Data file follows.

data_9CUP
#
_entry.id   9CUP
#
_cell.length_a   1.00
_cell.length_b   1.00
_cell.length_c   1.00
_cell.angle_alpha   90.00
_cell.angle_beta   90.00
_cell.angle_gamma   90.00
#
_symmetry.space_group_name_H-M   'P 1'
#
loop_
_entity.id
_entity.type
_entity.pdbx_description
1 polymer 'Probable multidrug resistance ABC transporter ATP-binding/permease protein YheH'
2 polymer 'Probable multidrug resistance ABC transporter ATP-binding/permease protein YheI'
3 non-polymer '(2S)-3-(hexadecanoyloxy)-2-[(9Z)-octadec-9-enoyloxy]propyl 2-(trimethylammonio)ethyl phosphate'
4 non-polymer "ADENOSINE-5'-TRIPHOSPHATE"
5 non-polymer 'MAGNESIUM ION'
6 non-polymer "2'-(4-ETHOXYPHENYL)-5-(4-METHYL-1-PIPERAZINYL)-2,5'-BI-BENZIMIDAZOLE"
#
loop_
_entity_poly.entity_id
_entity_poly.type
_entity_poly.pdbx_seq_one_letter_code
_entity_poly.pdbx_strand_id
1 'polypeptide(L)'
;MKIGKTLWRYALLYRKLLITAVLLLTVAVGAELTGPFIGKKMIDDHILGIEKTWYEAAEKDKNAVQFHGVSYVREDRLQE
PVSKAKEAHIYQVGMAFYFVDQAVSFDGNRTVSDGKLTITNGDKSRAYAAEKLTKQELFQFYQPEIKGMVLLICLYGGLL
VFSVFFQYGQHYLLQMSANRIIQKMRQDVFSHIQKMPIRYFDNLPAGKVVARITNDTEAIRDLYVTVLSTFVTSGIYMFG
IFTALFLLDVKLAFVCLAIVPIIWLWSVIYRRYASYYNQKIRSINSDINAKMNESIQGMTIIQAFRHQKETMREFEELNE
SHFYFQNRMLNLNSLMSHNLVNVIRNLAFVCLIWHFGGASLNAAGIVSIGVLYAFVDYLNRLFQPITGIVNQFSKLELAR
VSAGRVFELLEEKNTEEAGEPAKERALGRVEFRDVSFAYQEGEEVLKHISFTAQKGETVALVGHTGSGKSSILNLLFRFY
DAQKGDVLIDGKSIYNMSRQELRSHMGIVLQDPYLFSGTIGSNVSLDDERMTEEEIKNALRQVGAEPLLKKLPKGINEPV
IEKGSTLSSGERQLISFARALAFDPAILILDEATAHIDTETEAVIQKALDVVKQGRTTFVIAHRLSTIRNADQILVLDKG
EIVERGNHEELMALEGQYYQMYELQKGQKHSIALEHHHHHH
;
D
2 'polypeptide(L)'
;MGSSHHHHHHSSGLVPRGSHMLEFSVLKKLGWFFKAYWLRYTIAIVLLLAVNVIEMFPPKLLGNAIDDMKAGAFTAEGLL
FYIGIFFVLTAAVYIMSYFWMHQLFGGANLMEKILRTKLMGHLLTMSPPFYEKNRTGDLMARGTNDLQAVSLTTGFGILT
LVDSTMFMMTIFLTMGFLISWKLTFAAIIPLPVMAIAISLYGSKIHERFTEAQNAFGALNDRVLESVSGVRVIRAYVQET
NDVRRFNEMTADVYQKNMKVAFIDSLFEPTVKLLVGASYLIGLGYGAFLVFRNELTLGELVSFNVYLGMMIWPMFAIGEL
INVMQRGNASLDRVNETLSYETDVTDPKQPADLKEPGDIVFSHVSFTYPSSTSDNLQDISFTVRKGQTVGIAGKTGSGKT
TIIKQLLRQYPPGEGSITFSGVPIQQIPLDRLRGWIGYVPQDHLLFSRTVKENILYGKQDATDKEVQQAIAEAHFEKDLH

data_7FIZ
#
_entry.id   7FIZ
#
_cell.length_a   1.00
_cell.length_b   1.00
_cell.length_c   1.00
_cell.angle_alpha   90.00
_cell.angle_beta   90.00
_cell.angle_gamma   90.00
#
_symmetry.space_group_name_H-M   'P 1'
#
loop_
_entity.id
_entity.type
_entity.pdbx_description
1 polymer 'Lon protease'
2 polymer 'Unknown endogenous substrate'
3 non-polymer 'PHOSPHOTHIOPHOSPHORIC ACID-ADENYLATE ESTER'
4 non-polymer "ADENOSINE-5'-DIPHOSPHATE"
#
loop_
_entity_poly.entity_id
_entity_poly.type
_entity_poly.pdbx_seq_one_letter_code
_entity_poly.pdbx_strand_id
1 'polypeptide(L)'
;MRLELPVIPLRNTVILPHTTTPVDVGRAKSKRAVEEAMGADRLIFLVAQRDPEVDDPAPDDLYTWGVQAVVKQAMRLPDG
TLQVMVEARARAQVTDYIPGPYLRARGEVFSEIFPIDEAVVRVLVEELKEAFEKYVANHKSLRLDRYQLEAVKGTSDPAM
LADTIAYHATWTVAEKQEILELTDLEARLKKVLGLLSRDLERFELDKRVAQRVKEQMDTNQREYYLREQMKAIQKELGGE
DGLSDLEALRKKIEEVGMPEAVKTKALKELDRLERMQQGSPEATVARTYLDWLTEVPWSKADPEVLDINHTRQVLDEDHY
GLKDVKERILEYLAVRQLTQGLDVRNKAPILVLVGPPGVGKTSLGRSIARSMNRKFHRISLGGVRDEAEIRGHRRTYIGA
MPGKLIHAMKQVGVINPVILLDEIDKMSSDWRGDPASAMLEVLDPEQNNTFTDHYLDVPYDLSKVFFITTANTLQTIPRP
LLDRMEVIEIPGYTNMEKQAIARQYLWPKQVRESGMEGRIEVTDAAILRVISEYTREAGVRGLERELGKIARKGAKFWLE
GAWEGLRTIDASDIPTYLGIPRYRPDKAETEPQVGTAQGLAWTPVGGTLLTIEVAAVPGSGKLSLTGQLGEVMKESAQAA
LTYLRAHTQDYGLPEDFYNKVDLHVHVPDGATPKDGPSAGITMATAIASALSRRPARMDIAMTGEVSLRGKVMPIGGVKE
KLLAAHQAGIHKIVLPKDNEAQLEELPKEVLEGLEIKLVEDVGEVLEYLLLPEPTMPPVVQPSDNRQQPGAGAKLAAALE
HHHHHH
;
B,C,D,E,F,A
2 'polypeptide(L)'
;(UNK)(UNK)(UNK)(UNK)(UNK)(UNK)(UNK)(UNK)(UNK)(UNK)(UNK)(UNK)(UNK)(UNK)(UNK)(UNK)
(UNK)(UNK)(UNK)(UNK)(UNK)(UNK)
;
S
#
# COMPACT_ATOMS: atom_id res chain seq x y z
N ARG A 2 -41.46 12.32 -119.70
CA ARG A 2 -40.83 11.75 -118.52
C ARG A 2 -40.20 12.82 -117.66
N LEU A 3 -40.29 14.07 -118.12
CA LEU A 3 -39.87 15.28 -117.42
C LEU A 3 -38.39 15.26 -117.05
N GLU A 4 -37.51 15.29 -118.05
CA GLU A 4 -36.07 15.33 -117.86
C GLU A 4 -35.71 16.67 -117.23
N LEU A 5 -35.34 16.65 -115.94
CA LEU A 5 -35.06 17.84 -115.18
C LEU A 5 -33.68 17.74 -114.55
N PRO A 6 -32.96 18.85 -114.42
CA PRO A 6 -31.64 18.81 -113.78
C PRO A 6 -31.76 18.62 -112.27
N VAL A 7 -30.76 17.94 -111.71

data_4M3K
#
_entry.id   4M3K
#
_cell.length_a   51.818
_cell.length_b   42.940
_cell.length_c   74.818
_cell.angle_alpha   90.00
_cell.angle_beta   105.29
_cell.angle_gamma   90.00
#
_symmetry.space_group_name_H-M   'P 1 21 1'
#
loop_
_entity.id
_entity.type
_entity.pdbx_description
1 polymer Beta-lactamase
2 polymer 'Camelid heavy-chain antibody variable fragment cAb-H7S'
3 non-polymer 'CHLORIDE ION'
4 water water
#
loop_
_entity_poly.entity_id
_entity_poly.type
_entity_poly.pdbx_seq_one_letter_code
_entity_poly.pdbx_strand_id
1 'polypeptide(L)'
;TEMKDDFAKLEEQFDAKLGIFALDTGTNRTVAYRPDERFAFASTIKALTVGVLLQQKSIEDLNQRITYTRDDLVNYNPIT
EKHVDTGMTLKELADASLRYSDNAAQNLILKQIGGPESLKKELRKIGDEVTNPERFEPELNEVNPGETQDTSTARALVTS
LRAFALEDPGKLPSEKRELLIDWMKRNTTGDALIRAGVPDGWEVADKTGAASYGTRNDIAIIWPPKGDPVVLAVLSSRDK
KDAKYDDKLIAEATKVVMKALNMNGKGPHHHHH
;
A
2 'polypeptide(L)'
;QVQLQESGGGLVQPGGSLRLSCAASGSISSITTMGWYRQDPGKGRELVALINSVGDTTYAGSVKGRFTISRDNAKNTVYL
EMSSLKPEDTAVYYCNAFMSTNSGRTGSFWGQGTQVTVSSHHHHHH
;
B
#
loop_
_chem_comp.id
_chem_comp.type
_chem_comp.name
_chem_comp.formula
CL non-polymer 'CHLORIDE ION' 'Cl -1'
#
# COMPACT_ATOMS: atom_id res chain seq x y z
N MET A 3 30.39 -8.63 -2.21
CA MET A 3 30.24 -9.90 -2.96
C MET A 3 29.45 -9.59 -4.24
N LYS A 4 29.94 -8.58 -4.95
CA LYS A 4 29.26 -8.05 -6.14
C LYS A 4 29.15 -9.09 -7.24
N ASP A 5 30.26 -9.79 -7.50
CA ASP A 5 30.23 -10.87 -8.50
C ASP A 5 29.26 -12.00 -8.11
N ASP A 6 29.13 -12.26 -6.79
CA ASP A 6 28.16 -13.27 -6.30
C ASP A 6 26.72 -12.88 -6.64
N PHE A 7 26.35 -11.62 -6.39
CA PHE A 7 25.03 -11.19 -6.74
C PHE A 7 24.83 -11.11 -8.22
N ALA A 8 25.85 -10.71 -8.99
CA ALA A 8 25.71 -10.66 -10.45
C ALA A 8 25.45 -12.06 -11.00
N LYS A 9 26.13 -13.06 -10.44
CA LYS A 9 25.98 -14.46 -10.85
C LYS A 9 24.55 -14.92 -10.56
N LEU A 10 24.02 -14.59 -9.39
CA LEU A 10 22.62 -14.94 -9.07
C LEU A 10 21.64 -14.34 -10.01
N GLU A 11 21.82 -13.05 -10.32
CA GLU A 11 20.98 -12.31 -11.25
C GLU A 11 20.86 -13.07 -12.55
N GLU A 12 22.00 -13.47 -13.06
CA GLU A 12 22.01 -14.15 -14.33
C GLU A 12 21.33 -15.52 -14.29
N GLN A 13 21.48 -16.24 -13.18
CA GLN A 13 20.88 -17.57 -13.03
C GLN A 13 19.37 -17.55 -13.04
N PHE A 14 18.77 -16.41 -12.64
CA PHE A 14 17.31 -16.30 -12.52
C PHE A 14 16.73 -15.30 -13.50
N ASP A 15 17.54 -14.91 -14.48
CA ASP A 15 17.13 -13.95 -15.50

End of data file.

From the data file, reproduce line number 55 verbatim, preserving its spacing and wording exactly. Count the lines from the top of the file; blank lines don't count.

_cell.length_c   1.00